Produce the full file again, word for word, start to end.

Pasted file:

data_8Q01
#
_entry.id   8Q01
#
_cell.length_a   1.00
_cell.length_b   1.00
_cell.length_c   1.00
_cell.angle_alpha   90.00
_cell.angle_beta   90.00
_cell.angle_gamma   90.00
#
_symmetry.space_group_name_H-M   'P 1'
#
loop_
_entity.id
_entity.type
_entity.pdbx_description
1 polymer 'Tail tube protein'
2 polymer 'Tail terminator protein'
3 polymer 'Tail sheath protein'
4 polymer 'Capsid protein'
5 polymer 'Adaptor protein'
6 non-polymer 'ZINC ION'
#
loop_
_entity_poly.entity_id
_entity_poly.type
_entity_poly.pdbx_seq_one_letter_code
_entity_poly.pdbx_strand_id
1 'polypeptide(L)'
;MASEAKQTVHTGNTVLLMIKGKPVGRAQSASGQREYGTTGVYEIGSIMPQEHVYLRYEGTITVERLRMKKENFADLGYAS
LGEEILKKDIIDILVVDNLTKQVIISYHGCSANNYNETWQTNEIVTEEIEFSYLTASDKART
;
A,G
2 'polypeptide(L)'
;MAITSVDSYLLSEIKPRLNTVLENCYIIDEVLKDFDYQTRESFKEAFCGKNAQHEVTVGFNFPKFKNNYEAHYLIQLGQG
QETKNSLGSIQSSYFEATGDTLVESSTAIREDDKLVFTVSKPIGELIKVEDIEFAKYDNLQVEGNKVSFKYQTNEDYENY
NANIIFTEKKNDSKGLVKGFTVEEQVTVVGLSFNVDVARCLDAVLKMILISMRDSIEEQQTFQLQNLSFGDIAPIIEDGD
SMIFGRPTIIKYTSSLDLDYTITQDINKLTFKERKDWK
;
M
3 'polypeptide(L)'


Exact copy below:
data_8Q01
#
_entry.id   8Q01
#
_cell.length_a   1.00
_cell.length_b   1.00
_cell.length_c   1.00
_cell.angle_alpha   90.00
_cell.angle_beta   90.00
_cell.angle_gamma   90.00
#
_symmetry.space_group_name_H-M   'P 1'
#
loop_
_entity.id
_entity.type
_entity.pdbx_description
1 polymer 'Tail tube protein'
2 polymer 'Tail terminator protein'
3 polymer 'Tail sheath protein'
4 polymer 'Capsid protein'
5 polymer 'Adaptor protein'
6 non-polymer 'ZINC ION'
#
loop_
_entity_poly.entity_id
_entity_poly.type
_entity_poly.pdbx_seq_one_letter_code
_entity_poly.pdbx_strand_id
1 'polypeptide(L)'
;MASEAKQTVHTGNTVLLMIKGKPVGRAQSASGQREYGTTGVYEIGSIMPQEHVYLRYEGTITVERLRMKKENFADLGYAS
LGEEILKKDIIDILVVDNLTKQVIISYHGCSANNYNETWQTNEIVTEEIEFSYLTASDKART
;
A,G
2 'polypeptide(L)'
;MAITSVDSYLLSEIKPRLNTVLENCYIIDEVLKDFDYQTRESFKEAFCGKNAQHEVTVGFNFPKFKNNYEAHYLIQLGQG
QETKNSLGSIQSSYFEATGDTLVESSTAIREDDKLVFTVSKPIGELIKVEDIEFAKYDNLQVEGNKVSFKYQTNEDYENY
NANIIFTEKKNDSKGLVKGFTVEEQVTVVGLSFNVDVARCLDAVLKMILISMRDSIEEQQTFQLQNLSFGDIAPIIEDGD
SMIFGRPTIIKYTSSLDLDYTITQDINKLTFKERKDWK
;
M
3 'polypeptide(L)'